Yeah, we know. That headline, right? "Gross" sure is subjective.
But we also know that driving through certain states makes us shudder, frown or constantly ask, "Dear god, what's that smell?" And, yeah, Ohio sometimes does that.
We're not the only ones to notice. In a new report, career resource Zippia rounds up the grossest states in the country, based on air quality, landfills and an abundance of easily spread illnesses (oh, hello, COVID-19), and Ohio comes in at No. 13. Don't forget, Clermont County did have the patron saint of trash until a judge ordered a repeat dumper to pay $1.5 million in April.
Our friends across the river in Kentucky aren't far behind at No. 19; they're tied with our western neighbors in Indiana.
In fact, many states east of the Mississippi River are gross, Zippia finds. The Rust Belt continues to live up to its old steel-era nickname, with east-central states like Pennsylvania and West Virginia landing at No. 4 and No. 16, respectively. And Virginia, South Carolina and North Carolina — southern states along the East Coast — have the honor of taking the top three spots.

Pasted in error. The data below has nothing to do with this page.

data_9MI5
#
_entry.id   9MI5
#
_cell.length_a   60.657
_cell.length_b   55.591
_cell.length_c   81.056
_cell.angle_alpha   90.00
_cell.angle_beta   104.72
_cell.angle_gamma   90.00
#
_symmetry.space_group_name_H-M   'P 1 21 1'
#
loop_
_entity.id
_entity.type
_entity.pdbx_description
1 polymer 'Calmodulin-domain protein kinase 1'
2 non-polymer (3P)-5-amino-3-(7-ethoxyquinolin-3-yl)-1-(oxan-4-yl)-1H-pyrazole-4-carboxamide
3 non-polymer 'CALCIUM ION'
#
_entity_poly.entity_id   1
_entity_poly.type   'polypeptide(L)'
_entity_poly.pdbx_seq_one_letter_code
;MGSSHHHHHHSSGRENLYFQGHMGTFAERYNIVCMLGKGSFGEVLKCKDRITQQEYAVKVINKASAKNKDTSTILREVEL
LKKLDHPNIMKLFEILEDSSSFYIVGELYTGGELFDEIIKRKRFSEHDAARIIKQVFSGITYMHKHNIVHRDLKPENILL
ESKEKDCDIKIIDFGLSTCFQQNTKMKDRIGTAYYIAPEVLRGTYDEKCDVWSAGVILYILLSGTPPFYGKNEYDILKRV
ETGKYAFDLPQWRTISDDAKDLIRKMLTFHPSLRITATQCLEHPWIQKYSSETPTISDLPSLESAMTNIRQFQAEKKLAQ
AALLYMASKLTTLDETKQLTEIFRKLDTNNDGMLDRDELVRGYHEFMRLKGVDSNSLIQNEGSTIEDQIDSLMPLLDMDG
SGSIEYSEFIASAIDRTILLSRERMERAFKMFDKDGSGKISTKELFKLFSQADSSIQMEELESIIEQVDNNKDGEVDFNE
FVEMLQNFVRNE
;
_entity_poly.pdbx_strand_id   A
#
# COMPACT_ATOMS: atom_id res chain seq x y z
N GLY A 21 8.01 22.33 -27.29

The West Coast, with perhaps more rules about landfills and pollution, and prairie states paint a different picture. There, most states rank in the bottom half of Zippia's findings, thus escaping the "gross" designation.